While being very late to this party, I adored this book from cover to cover and once I have recovered from the ending, I look forward to the beauty that is my red sprayed hardcover of Crooked Kingdom that has been sitting on my shelf since release day.

Books to Read on Valentine’s Day

Today is Valentine’s Day and, love it or hate it, there’s a lot going on today. I definitely fall into the later category myself. So whether you’re up for romance or in the mood to avoid it at all costs, I’ve come up with a list of books to read for either category.

Bring on the love!

Here’s a list of my top 5 favourite romance/romantic novels to read today.

5. One Day In December by Josie Silver
[ goodreads | review ]
Yeah, okay, this one is more of a yuletide centric book, but the love story crosses over ten years and that’s what makes it a great read for any time of the year. Definitely for fans of Love, Actually and also for those who want a real love story with a feel good ending

4. The Matchmaker’s List by Sonya Lalli
[ goodreads | review ]
This debut novel is about the difficulties of finding love when you’re both looking and not looking for it. It’s about culture pressure and the important of being yourself no matter what any one else tells you to be. A great read for those looking for a romance novel that’s not 100% about the romance.

3. When Katie Met Cassidy by Camille Perri
[ goodreads | review ]
Who doesn’t want some f/f contemporary on Valentine’s Day? A story of self-discovery in sexuality with some humor and delightfully witty banter, this is a fun queer read about hard working women who also just want to have fun and be happy.

2. A Date With Darcy (Bookish Boyfriends #1) by Tiffany Schmidt
[ goodreads | review ]
A YA retelling of Pride & Prejudice but with a bit of a twist. Despite having a 15-year-old protagonist, this book is definitely a relatable one to all ages and has strong feminist notes about being more than your partner and remembering that your opinion counts, especially when it involves the word “No.” Fluffy with a hint of drama to keep things interesting, this one caught me by surprise when I read it and loved it to pieces.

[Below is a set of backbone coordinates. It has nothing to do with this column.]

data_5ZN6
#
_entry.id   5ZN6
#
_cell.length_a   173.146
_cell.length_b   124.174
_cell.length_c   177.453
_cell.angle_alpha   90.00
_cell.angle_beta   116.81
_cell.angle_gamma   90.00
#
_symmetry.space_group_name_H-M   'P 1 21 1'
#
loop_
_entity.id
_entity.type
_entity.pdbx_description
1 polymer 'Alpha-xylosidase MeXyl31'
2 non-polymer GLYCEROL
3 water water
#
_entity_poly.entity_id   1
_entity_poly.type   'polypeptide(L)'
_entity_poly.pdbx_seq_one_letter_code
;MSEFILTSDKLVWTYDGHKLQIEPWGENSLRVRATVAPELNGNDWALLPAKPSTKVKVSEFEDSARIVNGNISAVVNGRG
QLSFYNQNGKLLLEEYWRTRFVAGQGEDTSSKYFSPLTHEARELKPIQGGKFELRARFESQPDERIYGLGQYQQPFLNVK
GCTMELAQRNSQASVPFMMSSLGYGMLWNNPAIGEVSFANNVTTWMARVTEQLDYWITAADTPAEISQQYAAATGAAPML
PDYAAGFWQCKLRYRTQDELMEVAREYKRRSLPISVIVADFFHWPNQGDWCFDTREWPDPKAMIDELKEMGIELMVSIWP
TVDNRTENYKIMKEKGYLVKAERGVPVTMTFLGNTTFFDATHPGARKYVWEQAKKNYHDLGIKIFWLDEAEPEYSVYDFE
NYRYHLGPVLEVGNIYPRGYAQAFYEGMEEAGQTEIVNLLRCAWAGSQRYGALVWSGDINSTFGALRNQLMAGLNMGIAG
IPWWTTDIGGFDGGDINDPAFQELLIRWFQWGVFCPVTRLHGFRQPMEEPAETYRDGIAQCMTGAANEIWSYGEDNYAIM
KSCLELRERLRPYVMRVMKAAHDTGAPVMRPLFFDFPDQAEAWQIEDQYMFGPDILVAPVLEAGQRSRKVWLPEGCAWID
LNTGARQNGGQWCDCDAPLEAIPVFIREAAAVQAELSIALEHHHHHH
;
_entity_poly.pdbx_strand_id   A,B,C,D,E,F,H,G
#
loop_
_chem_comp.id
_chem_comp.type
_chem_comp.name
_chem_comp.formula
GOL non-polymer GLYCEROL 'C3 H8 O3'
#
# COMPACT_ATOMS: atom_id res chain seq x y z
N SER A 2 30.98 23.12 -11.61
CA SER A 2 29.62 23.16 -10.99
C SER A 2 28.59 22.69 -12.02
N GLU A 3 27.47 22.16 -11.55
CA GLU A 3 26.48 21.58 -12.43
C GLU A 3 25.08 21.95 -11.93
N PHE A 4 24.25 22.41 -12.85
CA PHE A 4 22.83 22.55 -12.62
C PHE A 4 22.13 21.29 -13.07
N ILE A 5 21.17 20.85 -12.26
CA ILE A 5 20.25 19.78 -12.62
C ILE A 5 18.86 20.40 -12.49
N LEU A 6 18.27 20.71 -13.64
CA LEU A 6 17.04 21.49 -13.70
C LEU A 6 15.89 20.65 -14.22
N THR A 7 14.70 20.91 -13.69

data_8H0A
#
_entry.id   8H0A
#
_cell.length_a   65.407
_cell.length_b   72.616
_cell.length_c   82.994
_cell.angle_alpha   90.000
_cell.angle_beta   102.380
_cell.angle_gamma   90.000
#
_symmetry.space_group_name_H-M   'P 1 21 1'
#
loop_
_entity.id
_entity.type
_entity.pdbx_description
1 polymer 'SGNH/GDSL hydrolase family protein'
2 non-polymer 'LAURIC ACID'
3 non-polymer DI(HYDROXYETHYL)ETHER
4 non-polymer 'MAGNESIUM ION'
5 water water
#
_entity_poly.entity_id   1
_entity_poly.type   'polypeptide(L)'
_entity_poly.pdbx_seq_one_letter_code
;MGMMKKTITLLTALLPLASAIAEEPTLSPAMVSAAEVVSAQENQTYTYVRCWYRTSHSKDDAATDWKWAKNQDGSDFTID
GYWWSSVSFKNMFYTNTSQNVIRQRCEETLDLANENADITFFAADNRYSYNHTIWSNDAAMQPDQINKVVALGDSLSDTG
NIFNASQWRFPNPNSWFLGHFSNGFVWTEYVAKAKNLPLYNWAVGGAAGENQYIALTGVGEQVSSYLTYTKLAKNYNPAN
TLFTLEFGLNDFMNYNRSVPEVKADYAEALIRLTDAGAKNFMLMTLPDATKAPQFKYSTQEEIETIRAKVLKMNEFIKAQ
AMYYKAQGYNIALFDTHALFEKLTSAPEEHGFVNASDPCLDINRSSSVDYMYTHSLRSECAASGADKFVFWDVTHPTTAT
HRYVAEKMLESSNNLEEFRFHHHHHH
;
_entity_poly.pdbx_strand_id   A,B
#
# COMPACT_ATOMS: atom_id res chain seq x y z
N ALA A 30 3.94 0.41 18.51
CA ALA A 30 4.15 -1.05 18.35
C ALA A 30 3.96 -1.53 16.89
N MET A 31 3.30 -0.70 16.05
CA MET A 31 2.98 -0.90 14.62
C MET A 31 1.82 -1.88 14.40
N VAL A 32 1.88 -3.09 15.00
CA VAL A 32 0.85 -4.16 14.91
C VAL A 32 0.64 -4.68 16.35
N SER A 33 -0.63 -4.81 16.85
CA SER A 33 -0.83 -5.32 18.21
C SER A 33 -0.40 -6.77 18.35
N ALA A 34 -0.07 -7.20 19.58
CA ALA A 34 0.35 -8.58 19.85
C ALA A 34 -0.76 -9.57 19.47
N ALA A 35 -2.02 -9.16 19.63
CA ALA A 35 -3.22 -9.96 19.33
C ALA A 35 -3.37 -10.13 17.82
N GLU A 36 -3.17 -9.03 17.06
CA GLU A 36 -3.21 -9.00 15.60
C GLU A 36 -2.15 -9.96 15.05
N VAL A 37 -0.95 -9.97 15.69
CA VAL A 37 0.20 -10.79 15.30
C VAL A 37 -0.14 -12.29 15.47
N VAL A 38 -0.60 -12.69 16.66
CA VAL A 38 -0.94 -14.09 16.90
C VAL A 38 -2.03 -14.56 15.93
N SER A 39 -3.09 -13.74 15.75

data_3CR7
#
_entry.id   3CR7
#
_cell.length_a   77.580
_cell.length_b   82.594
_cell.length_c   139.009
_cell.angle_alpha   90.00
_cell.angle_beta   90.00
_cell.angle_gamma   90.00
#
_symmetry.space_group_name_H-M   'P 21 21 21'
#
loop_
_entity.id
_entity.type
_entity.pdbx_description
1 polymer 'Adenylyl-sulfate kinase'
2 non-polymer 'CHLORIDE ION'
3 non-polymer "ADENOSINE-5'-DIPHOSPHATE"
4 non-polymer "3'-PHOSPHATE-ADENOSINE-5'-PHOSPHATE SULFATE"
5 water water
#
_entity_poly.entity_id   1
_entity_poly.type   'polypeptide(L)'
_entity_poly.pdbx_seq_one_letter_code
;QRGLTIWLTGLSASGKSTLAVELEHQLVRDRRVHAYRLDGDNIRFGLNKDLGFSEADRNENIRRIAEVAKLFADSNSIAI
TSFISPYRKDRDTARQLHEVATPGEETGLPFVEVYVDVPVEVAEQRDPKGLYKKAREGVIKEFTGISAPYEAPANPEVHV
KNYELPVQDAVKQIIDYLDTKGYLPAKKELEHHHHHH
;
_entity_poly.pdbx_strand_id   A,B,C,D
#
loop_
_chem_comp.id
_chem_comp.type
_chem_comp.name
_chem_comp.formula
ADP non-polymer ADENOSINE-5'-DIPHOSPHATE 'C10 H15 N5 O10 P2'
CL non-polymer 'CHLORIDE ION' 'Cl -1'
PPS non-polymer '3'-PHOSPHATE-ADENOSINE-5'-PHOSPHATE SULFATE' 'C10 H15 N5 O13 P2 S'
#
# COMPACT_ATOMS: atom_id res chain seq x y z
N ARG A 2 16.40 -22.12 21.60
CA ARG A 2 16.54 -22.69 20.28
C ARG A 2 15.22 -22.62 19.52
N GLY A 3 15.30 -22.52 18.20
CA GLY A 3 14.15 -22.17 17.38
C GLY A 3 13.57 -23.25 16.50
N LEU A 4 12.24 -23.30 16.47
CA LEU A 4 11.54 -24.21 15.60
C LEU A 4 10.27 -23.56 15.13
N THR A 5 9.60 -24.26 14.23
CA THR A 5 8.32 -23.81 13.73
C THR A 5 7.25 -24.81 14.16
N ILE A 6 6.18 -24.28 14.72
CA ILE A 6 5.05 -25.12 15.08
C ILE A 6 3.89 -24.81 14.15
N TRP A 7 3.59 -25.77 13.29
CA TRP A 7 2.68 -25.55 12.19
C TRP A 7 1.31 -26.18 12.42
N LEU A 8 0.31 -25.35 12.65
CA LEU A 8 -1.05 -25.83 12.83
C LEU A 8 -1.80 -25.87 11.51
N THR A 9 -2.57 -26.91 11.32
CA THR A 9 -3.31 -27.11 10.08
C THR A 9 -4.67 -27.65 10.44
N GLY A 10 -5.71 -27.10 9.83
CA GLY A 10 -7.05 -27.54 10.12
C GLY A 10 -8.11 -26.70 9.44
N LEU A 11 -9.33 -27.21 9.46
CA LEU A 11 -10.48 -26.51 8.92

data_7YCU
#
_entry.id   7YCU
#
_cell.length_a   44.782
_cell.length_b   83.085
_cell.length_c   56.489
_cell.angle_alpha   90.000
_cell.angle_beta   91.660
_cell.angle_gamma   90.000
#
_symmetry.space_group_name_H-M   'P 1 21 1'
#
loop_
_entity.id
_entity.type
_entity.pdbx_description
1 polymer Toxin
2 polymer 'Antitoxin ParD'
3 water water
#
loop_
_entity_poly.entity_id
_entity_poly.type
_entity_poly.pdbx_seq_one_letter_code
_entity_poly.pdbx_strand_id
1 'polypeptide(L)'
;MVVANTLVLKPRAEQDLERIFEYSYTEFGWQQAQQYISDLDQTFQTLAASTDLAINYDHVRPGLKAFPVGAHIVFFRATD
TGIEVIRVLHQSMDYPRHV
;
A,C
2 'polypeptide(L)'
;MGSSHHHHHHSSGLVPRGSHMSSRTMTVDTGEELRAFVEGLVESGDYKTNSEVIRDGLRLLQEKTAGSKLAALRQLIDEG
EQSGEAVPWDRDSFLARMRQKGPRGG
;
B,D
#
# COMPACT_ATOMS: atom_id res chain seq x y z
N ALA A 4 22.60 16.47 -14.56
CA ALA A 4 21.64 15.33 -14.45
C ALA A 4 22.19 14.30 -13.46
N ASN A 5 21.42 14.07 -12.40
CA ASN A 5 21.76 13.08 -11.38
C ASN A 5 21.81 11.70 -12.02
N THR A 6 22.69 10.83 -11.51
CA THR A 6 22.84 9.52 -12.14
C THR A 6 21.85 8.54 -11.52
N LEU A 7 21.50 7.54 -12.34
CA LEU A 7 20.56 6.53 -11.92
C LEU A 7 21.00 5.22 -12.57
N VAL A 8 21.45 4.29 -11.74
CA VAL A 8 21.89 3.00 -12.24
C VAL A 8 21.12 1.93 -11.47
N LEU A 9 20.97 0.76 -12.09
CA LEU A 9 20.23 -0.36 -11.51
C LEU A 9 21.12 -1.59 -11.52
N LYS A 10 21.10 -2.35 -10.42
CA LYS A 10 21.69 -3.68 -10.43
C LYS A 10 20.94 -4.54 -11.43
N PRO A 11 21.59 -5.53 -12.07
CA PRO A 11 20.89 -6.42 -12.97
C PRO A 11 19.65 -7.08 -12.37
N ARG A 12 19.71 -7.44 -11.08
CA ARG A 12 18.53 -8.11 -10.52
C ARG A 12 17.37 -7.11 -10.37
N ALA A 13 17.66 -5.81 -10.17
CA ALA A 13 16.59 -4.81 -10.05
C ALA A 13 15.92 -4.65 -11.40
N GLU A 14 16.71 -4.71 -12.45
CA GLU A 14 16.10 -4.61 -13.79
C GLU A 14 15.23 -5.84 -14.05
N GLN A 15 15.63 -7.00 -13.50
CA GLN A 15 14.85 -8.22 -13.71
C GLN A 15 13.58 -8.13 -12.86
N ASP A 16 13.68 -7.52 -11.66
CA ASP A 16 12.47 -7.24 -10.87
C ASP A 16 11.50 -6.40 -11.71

1. Call Me By Your Name by André Aciman 
[ goodreads | review ]
Allow me to scream to the high heavens once again about how the book is almost always better than the movie. This phenomenal novel is a queer romance and a coming of age story all in one. Heartbreaking and beautiful as well, this book takes you to Italy and forces you to feel all of Elio’s vivid emotions to the fullest extent. You can’t go wrong with this book.

Down with Valentine’s Day!

And here are my top 5 books that are very much against this Hallmark Holiday.

5. The Real Lolita by Sarah Weinman
[ goodreads ]
This is an incredible look at the birth of the novel Lolita and the very real and very traumatic events that happened to young Sally Horner. Despite how mezmerising and misleading Nabokov’s novel is, Weinman dissects just how horrible men like Frank La Salle (or his fictional counterpart, Humbert Humbert) truly are.

4. Why We Broke Up by Daniel Handler 
[ goodreads | review ]
An eerie narrative of why eccentric, Min, broke up with her popular boyfriend, Ed. This is a YA novel but written in such a memorably bizarre fashion that almost gives away Handler’s alter ego (as he is more commonly known as Lemony Snicket). A great break-up story with a twist.

3. The Lamb Will Slaughter The Lion by Margaret Killjoy
[ goodreads | review ]
A Tor.com novella of magic and horror that brings out of the dark side of people and what they will do for power when it should belong to no one. Since it is a novella, this is a great book to bang out quickly and so atmospherically pleasing, you’ll completely forget it’s Valentine’s Day in the real world.

2. The Moth Diaries by Rachel Klein
[ goodreads ]
Boarding school + mental illness representation + potentially vampires = this wonderful book that also has f/f undertones. Incredibly spooky (and so much better than the movie adaptation of it), this book is well suited to those who want a creep factor on Valentine’s Day.

1. All Systems Red (Murderbot Diaries #1) by Martha Wells
[ goodreads | review ]
If you’ve been keeping up with my blog recently, you’ll know I’m obsessed with this series. Want to forget about the real world and bond with someone fiction who also doesn’t care for humans? Murderbot is definitely for you. This novella series is so much fun you won’t want to put it down.